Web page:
French legal concepts are rather different to the so-called English common law that forms the basis of Australia's system. I've spoken of the Clearstream affair in two earlier posts, entitled Chirac has some explaining to do [display] and Destruction of computer files [display]. Up until today, in the context of an alleged scheme designed to frame Nicolas Sarkozy, the former prime minister Dominique de Villepin has merely been suspected of playing a role. This morning, the legal system went one step further by announcing that Villepin will be subjected to a so-called judicial examination, to be carried out under the control of a special magistrate referred to as a juge d'instruction [inquiry judge].
For Villepin, this new development means that he and his lawyers will have full access to his legal dossier, which was not the case up until now. Although Villepin is not yet actually charged with violating any law whatsoever, the announcement concerning his judicial examination mentions explicitly no less than four infractions that would figure in the charges that could well be brought against him, at the conclusion of the examination. I shall indicate the French name of each infraction, and try to describe it in English.
— Complicité de dénonciation calomnieuse: The accused was an accomplice in a spontaneous operation that consisted of publicly denouncing the victim by citing facts known to be false. In other words, if Villepin were to be accused [which, I insist, is not yet the case], it would be due to his calumny suggesting that Sarkozy received illicit funds paid through Clearstream.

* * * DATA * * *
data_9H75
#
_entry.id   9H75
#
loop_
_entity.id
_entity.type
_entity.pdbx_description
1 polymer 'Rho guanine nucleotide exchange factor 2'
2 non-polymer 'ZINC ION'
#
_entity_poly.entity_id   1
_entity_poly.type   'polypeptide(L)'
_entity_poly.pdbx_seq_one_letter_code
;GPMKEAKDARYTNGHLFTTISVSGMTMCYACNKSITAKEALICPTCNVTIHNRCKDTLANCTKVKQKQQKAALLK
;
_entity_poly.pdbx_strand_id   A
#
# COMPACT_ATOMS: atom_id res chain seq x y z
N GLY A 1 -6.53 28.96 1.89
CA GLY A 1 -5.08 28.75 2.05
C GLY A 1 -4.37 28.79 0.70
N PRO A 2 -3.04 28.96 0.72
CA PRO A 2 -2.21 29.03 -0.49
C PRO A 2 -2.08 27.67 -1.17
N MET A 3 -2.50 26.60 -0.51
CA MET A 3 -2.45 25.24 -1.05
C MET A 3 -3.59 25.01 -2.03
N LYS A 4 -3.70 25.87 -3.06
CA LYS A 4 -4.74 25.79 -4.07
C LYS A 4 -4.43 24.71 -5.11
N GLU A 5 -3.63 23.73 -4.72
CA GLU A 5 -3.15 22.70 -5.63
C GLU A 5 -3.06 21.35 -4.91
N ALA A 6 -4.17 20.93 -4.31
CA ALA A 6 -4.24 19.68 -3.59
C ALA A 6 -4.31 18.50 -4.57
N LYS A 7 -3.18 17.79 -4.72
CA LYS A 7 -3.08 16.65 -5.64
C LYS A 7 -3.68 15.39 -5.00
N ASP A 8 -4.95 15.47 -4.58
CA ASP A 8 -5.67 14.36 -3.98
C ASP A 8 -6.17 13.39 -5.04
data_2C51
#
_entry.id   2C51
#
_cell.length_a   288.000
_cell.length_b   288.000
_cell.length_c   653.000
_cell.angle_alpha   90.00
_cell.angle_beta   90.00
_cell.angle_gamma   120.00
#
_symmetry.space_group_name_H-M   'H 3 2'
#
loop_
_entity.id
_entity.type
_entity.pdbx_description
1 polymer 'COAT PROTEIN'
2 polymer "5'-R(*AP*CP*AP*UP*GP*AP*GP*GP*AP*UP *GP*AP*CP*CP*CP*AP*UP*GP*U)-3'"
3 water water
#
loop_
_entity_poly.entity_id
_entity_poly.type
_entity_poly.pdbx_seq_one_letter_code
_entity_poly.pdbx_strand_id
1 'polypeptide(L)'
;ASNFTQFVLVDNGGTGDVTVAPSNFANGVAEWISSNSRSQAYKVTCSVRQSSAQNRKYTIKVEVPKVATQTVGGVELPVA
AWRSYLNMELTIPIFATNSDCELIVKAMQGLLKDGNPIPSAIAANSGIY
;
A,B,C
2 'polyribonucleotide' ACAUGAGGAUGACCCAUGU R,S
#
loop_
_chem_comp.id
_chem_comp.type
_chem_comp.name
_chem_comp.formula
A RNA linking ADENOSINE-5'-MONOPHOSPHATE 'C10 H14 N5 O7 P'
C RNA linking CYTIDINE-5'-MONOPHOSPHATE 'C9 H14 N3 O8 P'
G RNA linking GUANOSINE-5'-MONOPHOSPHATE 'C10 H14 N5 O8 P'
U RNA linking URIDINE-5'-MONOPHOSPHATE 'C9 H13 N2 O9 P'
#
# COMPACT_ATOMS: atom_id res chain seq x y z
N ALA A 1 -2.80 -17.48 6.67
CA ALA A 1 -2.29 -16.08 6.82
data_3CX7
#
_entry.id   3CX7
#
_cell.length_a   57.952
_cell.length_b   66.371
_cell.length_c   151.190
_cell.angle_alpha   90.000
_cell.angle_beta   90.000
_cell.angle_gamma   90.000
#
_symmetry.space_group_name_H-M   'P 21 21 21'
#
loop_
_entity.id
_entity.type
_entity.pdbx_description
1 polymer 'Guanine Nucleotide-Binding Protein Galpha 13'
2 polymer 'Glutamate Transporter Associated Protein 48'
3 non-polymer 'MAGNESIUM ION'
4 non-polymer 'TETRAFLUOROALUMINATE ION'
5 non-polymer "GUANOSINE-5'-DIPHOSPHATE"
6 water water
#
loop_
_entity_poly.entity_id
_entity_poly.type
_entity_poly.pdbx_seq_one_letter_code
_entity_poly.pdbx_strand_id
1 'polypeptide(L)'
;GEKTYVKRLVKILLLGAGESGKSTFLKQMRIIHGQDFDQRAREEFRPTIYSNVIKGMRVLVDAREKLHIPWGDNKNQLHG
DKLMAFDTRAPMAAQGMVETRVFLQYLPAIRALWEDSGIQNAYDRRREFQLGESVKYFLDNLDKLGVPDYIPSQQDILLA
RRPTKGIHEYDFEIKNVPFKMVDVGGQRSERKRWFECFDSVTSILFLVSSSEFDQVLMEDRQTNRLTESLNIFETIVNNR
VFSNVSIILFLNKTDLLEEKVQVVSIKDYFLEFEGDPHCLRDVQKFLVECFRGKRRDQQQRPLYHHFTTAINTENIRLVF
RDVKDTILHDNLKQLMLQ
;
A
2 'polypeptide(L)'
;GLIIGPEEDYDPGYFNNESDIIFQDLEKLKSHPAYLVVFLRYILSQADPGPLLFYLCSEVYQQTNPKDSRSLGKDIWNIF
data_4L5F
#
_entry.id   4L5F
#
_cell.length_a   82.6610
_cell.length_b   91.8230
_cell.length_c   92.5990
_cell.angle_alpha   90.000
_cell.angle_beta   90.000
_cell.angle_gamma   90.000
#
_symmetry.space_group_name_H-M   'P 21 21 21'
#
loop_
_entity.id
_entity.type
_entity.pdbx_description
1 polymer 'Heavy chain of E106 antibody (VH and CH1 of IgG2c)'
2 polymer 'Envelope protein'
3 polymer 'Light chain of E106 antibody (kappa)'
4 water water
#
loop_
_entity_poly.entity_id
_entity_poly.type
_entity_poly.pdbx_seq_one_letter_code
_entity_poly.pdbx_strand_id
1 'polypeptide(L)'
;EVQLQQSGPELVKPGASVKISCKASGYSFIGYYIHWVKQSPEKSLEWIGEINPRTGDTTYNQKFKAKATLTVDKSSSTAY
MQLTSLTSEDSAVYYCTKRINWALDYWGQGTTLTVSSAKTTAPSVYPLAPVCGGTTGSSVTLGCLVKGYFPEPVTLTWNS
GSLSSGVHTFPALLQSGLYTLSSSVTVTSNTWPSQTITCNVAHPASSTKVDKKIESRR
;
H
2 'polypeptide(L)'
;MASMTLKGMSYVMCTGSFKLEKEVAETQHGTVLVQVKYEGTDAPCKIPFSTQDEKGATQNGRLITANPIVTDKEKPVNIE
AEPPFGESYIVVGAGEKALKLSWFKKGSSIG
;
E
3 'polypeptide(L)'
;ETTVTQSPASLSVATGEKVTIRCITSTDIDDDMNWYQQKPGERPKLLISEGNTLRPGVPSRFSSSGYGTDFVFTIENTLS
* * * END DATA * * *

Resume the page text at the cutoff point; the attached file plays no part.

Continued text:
— Recel de vol: Handling stolen goods. The Clearstream documents at the origin of this affair were indeed stolen.
— Recel d'abus de confiance: The word recel means "concealment", and the expression abus de confiance might be translated as "breach of faith". The charge involves using something that belongs to another individual with the intention of harming the true owner. To be frank, I don't understand exactly what could be involved here. I believe it's the general notion of stealing banking data and falsifying it with intent to harm an individual to whom the original data is supposed to apply. Very complicated!
— Complicité d'usage de faux: Association with accomplices making use of forged documents.
An interesting aspect of this announcement is the possibility that Dominique de Villepin will probably refuse to answer questions from the inquiry judge, and insist that his case be brought before a special jurisdiction known as the Court of Justice of the Republic, created in 1993, whose sole mission concerns charges aimed at a minister who was still in function at the time of the alleged infractions.